Fiji has always been known and loved for its tropical islands and palm-lined beaches, but some visitors are under the impression that the food is nothing short of remarkable.
Fashion designer Karen Walker first visited Fiji at the age of 4 on a family vacation and has visited Fiji at least 20 times as an adult.
“I think there’s a misconception that the food is terrible,” she told Stuff Travel.
“And maybe, once upon a time, the idea of eating pizza and lasagna and potato chips all heated up. I think there’s something hanging in Fiji.”
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But on a recent trip with husband Mikhail Garman and daughter Valentina, their first visit in six years, Walker admits to being blown away by what was offered.
“It really was a different place in terms of food and service.”
Many luxury resorts are transforming Fiji’s culinary reputation, turning Fiji into a serious foodie destination.
Replace fried foods and all-day buffets with farm-to-plate, sea-to-plate dining experiences that take full advantage of the fresh produce and seafood bounty the island nation has to offer.
You can savor this transformation before landing at Nadi International Airport. In December 2021, Fiji Airways appointed New Zealander Chef Richard Cross as its new Executive Chef. The task is to completely revamp Flag’s career menu and build it around local flavors. An example is the cava and cinnamon ice cream served in Business Class.
On Walker’s most recent visit, she stayed at three resorts. She revisited one of her favorite girlfriends, Dolphin Island. Located 20 minutes by boat from the northern tip of Fiji’s main island, Viti Levu, is her private retreat that only accommodates her eight guests at a time.
For the first time, she experienced the celebrity favourite, the Wakaya Club & Spa. This is yet another of her private island resorts accessible by propeller plane from Nadi an hour away. 2018 was the year that luxury wellness and hospitality brands expanded into the South Pacific.
Walker has found that locally sourced, seasonal produce is at the heart of what is offered at all three establishments.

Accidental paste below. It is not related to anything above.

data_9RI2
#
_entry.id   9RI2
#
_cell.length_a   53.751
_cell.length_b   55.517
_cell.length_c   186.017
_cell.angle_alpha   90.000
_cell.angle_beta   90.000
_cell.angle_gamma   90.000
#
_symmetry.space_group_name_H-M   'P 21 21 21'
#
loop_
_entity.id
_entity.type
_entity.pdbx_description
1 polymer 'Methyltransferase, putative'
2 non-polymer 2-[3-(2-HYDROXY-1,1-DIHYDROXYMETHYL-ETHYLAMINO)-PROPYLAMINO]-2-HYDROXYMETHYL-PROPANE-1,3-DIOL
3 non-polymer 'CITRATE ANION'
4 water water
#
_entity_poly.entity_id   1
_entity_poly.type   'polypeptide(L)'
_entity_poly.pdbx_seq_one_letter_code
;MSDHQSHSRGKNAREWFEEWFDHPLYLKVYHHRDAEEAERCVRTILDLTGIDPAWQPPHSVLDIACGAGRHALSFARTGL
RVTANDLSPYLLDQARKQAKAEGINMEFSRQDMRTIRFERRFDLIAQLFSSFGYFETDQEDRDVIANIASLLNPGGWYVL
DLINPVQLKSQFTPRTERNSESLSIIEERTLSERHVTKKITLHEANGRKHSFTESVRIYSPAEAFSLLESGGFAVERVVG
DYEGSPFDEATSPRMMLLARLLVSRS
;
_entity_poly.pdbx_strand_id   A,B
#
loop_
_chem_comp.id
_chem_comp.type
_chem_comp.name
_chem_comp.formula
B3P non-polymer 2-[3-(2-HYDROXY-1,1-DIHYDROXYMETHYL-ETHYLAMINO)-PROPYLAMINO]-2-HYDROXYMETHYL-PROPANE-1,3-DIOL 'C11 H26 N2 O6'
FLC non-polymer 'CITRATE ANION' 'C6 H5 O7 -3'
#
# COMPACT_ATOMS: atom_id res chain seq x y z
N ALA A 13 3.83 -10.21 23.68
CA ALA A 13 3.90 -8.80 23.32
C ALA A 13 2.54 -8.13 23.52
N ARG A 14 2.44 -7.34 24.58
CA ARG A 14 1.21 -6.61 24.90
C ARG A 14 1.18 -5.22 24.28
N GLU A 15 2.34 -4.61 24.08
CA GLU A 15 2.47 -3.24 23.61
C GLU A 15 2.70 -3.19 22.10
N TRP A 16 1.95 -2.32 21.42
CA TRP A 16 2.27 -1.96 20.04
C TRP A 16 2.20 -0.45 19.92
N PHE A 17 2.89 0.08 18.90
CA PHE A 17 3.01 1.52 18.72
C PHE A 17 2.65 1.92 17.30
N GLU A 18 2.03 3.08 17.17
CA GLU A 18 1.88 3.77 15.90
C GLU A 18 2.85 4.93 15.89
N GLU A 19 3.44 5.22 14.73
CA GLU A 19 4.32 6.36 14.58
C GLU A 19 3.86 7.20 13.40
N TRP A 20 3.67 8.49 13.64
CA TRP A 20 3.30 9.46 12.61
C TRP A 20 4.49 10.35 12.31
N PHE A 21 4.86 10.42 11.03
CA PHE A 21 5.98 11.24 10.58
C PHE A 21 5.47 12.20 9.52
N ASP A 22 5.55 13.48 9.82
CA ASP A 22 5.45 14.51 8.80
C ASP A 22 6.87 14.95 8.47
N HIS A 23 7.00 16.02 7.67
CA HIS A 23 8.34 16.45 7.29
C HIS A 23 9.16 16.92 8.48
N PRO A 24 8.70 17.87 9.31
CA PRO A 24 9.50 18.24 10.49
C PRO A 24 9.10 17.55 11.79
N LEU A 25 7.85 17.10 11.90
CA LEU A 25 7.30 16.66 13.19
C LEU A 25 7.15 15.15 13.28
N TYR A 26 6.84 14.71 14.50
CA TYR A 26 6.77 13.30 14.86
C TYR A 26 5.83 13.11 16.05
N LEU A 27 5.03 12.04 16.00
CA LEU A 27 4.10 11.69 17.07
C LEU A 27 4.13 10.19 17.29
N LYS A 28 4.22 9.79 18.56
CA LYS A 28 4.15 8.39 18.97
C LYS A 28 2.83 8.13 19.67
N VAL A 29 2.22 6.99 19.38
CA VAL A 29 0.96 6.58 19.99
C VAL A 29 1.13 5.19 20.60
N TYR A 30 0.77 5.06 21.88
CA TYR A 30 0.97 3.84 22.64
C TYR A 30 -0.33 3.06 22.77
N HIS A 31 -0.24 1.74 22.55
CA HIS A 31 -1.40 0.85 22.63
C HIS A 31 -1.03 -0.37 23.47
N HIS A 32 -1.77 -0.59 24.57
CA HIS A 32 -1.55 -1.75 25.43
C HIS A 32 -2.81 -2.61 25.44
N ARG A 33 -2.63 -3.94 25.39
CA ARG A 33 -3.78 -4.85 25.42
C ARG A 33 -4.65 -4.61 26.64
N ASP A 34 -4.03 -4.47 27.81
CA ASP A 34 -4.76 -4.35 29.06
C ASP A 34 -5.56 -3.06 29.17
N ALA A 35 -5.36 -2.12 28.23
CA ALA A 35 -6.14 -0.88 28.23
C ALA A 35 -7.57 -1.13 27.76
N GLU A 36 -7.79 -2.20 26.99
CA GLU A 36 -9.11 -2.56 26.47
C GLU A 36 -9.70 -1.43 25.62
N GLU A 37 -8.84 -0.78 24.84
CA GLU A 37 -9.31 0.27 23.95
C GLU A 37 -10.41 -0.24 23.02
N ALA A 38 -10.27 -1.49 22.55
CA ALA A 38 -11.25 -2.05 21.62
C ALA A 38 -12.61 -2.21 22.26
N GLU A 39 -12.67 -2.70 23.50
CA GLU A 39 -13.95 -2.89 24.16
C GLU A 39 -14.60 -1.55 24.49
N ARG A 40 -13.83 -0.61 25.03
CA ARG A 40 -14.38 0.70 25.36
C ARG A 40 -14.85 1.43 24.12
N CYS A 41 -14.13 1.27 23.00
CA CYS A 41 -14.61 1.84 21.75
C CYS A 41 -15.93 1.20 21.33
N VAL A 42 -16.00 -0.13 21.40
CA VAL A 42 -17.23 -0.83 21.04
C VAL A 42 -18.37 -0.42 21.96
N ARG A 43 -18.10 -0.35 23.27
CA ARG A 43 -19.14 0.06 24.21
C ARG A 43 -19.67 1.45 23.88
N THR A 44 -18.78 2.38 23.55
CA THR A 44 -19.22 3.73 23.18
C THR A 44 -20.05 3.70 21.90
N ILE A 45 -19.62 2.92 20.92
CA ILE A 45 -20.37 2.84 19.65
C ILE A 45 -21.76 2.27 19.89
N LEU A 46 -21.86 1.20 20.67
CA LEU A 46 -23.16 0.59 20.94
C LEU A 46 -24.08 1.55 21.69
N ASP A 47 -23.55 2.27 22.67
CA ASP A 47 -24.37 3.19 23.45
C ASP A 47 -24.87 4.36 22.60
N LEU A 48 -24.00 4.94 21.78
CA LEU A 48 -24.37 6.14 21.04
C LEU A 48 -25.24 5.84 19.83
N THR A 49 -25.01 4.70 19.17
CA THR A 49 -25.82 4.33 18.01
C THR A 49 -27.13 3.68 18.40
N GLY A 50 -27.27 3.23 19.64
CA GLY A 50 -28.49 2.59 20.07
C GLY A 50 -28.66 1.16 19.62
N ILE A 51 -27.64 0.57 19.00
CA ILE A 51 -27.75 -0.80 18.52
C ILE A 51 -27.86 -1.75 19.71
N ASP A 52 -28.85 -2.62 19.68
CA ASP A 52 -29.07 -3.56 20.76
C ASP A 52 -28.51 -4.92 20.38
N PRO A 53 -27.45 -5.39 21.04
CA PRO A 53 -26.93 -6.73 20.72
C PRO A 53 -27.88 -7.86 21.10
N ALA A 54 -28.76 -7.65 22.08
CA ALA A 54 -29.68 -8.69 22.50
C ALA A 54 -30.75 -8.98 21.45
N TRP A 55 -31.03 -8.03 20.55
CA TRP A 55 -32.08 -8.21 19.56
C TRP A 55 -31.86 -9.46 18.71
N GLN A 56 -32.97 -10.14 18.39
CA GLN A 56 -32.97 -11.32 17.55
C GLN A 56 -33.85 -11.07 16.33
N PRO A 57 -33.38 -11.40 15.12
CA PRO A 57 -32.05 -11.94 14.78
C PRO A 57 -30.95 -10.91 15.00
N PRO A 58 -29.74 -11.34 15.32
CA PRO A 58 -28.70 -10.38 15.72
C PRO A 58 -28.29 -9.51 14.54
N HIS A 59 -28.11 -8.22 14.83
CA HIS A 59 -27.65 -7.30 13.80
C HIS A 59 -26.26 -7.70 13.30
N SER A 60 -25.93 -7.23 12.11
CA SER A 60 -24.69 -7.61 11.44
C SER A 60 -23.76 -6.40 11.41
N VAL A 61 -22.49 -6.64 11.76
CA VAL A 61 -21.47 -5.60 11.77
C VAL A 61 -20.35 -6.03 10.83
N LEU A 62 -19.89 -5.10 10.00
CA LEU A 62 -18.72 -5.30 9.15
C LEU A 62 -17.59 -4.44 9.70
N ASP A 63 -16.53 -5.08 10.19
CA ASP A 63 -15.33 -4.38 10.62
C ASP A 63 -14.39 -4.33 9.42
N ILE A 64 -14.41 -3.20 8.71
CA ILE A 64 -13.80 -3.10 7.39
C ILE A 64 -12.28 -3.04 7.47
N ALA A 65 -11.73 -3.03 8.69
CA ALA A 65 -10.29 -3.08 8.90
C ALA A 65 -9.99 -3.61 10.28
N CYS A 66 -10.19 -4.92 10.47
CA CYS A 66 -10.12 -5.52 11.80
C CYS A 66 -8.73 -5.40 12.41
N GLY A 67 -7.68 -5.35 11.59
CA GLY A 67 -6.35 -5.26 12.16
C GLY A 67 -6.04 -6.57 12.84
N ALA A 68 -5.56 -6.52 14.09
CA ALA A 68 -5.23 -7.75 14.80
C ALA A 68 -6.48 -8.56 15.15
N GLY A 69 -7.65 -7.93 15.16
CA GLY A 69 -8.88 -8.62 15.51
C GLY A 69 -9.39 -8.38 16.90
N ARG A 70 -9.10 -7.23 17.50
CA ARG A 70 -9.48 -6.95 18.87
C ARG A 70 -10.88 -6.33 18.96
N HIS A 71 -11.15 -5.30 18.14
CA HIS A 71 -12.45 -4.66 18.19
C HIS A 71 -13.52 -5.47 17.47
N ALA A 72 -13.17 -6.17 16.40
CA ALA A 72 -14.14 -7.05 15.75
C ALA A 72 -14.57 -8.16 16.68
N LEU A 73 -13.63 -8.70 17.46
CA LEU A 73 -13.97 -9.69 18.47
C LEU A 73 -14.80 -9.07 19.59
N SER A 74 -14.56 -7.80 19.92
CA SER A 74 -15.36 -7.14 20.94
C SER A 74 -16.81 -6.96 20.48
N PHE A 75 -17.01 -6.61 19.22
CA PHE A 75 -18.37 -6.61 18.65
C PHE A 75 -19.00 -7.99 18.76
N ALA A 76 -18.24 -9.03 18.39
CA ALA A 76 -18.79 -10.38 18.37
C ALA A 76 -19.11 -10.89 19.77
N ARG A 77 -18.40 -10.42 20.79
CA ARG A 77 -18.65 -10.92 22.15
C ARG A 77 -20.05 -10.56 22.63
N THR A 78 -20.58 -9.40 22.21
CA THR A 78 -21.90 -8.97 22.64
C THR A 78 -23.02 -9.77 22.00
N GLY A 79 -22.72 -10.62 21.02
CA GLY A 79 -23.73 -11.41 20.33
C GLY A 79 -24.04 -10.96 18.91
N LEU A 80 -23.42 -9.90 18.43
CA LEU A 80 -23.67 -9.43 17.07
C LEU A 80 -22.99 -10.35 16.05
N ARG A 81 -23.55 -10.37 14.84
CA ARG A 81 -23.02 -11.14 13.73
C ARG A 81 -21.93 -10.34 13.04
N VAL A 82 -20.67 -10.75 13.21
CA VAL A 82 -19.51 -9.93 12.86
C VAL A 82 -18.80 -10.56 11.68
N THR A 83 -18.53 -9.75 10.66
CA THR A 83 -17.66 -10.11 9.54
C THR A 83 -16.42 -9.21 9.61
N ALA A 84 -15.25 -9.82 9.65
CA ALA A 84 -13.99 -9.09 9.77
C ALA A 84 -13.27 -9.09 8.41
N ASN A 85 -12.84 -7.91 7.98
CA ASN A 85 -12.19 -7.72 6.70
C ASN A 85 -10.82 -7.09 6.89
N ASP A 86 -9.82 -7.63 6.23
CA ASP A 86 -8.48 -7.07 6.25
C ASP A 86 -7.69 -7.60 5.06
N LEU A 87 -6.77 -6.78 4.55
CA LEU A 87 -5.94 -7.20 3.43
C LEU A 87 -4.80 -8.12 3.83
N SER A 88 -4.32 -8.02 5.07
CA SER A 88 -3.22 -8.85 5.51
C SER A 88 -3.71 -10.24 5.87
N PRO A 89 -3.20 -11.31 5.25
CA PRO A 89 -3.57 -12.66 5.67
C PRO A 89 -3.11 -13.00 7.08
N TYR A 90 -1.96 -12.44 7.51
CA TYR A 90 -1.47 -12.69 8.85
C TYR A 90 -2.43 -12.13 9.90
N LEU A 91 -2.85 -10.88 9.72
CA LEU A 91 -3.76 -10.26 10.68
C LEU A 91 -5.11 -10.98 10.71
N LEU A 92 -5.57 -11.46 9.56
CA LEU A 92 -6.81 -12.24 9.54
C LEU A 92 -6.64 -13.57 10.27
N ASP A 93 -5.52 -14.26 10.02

At both Iruka Island and Wakaya, she liked that the menus were not fixed. Rather, staff are aware of their guests’ dietary requirements and design meals based on the freshest ingredients available that day.
At Dolphin Island, which Walker visited three times, manager Dawn Simpson “is like the most loving mother or grandmother I’ve ever met,” she said.
Meals were served family style.
“‘What do you want? Something you don’t want to think about on vacation.
“It feels like someone is putting their arm around you and saying, ‘You look tired. Sit down. I’ll make you dinner.'”
Impressed by its on-site farm and extensive tropical gardens, Wakatani uses ingredients harvested directly from nutrient-rich soil.
A vegetarian, Walker explained that he snacked on raw cauliflower with cumin dip and enjoyed the best salad he’d ever had.
Care was taken not to make the dish overly complicated, she added.
“When I’m in the tropics, I don’t want haute cuisine. I want something lighter.”
With three restaurants and a gourmet deli, Six Senses also focused on comfort food. The resort has its own on-site organic farm and herb garden that is used in the spa as well as the kitchen, allowing guests to create their own scrubs and face masks using ingredients from the garden.
“I don’t think there’s anything on the menu that feels heavy or makes you feel a little sick,” Walker said of the food.
“But it’s so well done that I don’t feel like I’m missing anything.”
For chefs at these resorts, a focus on local ingredients is as essential as following food trends.
Creating world-class cuisine in a country with so many imports is a clear challenge. Being on a private island adds complexity.
Wakaya Executive Chef Mariel Hadji moved to a resort far from Mexico City seven years ago. She ran her own catering company there.
“Coming from a big city where you get a list of whatever you want, it was a whole different experience here. said.
“When I said, ‘Could you bring me tuna or Spanish mackerel,’ they stared at me and said, ‘Well, let’s see what we can do.'”
Raised in Mexico but with Lebanese roots, Hajji, who has worked in kitchens in New York and Paris, said some resorts need to cater to guests from all over the world and offer international menus. But the focus on produce has opened up a whole new dining experience, she said.
“The most important thing is to get it hours or minutes before you cook or plate it,” she said.
“It’s really, really fresh. I think that makes a difference.”
Six Senses facilities around the world are known for their sustainable approach. This is what inspired Winston Fong, who became executive his chef at the Fiji resort in August.
Determined not to waste anything, he has been experimenting with using seafood the same way he treats meat, including aging it and making sausages from leftover scraps. He said the response from has been encouraging.
“I [fish] “I went to my guests a while ago and they said it was the best thing they’d ever tried,” he said.
“You can’t get wagyu beef here. But you do get aged tuna and fresh crab.”
For guests like Walker, there’s always something better than piping hot pizza from the buffet.
Dolphin Island: Dolphinisland fiji.com
Wakaya Club & Spa: wakayaresort.com
Six Senses Fiji: sixsenses.com
access: Fiji Airways operates direct flights from Auckland, Wellington and Christchurch to Nadi. Visit fijiairways.com
More information: Fiji travel